Founded in 2005, Seattle Improvised Music has been a forward-thinking force in the community for showcasing innovative composers from around town and the world. Director Gust Burns, who also helps operate the tiny Gallery 1412 with a dozen others, won't be playing his avant-garde piano until next weekend (the festival continues with artists from N.Y.C., Berlin, Vancouver, and Seattle on the 16th and 17th), but he's lined up creative pairings for tonight and tomorrow as well. It's anyone's guess how, for example, Bonnie Jones from Baltimore, playing delay pedals, will sound matched with Seattle's Jason E. Anderson on electronics, but that's the whole idea. Oboists, trombonists, and even saw specialists convene for eclectic, thought-provoking performances. Also Saturday, Feb. 10. RACHEL SHIMP Gallery 1412, 8 p.m. $5-$15

Pete Yorn + Aqualung + Charlotte Martin

Saturday, February 10

When I chatted with Pete Yorn in December, his third full-length, Nightcrawler, had only been out a couple months. He was already well into planning his next one, though, and like everyone else with a record deal and a taste for Johnny Cash, Yorn was bitten by the country bug. The New Jersey native, who's made a living working the Mountain-fresh crowd for the last few years, has got hundreds of country tracks on the back burner. He threw a few on an EP—Westerns—including "The Man," which features support from Dixie Chicks Natalie Maines and Martie Maguire. The songs have some country flare, but despite the help, overall they carry far less weight than a Black Angus. So it wasn't exactly disappointing that he stuck to his unaffected rock and roll for his set at December's Deck the Hall Ball. CHRIS KORNELIS Showbox, 8 p.m. $25 adv./$28 All ages

Guster + the Stars of Track and Field

Sunday, February 11

On the small stage at the Sunset Tavern a few months ago, bass-free and nattily attired Portland trio Stars of Track and Field pulled off an extraordinary set that was alternately intimate and epic, delivering delicate electro-pop in the vein of the Postal Service and then blowing it up with the artsy guitar sweep of a Radiohead or Verve. It was pretty evident that night that SOTAF were on the verge of something big, and their recent signing to Wind-Up Records (Creed's former home, but don't hold that against 'em) and appearance on Conan O'Brien seem to be bearing that out. They probably won't play the Sunset again anytime soon, but here's your chance to catch them before they start headlining KeyArena. MICHAEL ALAN GOLDBERG Neumo's, 7 p.m. Free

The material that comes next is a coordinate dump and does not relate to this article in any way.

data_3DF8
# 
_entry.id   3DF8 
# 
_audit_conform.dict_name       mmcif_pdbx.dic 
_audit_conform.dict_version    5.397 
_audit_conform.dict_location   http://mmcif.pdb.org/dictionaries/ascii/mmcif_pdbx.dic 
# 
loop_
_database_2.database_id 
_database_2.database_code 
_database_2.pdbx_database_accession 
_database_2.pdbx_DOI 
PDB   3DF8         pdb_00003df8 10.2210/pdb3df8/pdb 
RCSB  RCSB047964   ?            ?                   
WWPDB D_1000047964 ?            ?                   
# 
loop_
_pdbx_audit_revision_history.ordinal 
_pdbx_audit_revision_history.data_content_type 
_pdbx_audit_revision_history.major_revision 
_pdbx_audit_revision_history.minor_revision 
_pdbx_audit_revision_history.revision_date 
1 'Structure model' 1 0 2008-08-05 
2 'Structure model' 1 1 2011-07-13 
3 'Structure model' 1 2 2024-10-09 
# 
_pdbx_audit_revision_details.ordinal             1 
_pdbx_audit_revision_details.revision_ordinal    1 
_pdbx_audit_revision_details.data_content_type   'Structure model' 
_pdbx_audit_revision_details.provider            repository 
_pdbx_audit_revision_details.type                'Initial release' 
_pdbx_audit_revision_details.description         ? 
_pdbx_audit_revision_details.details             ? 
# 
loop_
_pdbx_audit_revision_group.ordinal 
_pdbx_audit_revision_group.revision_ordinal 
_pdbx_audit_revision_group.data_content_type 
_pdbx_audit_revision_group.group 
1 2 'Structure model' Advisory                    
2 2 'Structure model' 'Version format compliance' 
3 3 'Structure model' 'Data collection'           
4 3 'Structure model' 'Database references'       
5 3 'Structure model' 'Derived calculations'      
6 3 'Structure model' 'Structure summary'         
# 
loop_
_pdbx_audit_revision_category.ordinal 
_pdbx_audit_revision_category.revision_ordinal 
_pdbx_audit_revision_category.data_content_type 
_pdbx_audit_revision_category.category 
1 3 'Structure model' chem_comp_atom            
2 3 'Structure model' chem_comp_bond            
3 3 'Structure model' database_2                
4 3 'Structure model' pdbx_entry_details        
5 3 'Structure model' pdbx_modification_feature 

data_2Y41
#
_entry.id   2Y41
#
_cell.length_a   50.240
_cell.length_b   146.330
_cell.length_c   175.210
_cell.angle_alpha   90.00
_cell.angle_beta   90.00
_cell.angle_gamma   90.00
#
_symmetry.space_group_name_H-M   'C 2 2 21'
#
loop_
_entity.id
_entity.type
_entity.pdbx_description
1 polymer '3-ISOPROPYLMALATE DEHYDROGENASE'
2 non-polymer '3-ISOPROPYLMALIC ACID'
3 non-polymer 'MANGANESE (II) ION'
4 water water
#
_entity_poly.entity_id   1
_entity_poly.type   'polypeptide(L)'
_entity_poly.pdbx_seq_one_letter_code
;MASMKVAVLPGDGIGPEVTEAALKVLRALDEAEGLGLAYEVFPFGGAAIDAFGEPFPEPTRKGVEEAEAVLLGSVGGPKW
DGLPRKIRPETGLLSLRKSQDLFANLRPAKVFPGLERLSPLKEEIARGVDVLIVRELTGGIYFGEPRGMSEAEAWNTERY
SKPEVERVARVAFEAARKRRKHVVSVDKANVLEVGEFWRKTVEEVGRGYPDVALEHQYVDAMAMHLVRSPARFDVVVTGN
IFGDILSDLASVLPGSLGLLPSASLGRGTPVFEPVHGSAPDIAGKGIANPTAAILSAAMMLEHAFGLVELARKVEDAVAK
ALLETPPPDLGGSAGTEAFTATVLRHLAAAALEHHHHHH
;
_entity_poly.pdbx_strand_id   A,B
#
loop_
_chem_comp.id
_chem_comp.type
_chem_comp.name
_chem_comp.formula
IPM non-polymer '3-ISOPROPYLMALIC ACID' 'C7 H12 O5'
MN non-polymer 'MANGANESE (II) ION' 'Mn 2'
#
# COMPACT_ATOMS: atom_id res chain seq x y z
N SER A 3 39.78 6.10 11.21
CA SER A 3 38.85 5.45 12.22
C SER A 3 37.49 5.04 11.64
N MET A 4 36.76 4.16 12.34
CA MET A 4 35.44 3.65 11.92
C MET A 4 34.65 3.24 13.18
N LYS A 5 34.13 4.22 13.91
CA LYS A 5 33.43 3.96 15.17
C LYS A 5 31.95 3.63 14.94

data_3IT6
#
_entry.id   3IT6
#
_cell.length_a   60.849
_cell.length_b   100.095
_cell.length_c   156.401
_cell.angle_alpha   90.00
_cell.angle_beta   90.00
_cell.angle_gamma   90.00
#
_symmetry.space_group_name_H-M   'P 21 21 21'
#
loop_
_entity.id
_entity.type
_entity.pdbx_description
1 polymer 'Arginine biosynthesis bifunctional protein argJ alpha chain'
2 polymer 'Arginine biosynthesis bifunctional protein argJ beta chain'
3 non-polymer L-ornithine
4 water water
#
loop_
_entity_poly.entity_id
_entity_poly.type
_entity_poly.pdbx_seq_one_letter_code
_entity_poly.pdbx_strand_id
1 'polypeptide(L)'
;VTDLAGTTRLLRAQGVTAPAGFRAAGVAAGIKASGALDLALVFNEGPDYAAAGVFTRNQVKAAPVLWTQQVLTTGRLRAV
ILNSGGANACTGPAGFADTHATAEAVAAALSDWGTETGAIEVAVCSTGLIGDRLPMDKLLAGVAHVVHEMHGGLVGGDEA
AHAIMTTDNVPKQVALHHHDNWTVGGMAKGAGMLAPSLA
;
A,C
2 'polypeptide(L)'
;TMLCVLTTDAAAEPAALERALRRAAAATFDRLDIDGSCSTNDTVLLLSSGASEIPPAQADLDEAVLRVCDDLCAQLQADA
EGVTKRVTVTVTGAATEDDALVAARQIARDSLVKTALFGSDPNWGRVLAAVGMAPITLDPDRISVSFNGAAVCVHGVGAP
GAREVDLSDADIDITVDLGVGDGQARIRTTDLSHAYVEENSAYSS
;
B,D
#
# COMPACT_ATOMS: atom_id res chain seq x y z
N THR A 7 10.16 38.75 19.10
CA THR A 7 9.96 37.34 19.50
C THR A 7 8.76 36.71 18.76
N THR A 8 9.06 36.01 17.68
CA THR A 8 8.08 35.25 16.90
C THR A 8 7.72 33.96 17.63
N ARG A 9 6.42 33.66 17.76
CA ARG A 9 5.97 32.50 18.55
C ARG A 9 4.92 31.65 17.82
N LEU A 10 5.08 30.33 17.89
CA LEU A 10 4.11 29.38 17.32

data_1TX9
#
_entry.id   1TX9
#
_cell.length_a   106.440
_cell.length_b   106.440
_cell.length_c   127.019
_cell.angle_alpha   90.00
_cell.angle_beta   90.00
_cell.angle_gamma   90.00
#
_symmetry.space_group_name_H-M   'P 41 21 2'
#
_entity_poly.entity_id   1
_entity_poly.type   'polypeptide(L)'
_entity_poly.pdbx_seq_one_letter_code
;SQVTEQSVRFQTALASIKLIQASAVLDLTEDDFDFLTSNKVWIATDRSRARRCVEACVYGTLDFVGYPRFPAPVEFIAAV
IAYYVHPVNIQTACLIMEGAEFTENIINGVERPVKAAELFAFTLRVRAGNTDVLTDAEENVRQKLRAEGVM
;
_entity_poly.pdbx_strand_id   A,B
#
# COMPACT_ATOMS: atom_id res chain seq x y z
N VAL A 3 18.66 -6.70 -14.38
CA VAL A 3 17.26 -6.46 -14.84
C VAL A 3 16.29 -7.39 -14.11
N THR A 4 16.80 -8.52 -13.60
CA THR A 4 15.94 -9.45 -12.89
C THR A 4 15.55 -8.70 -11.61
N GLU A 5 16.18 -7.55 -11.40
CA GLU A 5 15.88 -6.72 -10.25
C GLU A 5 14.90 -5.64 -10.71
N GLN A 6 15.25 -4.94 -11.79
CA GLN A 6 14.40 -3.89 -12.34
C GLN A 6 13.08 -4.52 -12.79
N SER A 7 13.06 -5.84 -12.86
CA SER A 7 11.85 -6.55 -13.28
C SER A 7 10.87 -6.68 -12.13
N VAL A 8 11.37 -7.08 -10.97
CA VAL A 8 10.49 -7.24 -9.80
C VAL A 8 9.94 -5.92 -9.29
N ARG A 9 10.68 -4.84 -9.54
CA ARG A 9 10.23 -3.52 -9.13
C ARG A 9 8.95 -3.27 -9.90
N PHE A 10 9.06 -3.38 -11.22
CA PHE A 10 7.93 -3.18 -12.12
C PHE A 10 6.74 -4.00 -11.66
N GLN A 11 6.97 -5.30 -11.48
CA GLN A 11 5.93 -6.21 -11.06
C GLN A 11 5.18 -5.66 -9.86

Merle Haggard + Neko Case

Sunday, February 11

Seattle takes pride in calling itself the onetime home of country songwriter and perpetual nomad Neko Case—who once noted that there was no good reason for moving to Nashville—even if she actually lived in Tacoma. On last year's elegiac Fox Confessor Brings the Flood, she drives through "poor Spanaway," hinting at an attachment to out-of-the-way places for reasons unclear in her famously cryptic, increasingly fairy-tale-like lyrics. In Australia at press time, she won't be home in Tucson (where she recorded the breakthrough Blacklisted in 2001) until the end of March, and then she'll reportedly move on to Vermont. Case's days as our artist in residence may be over, but at least we'll always be a stop on the endless road. RACHEL SHIMP Paramount Theatre, 7:30 p.m. $44.50–$49.50 SEE FEATURE (Merle Haggard) P. 67.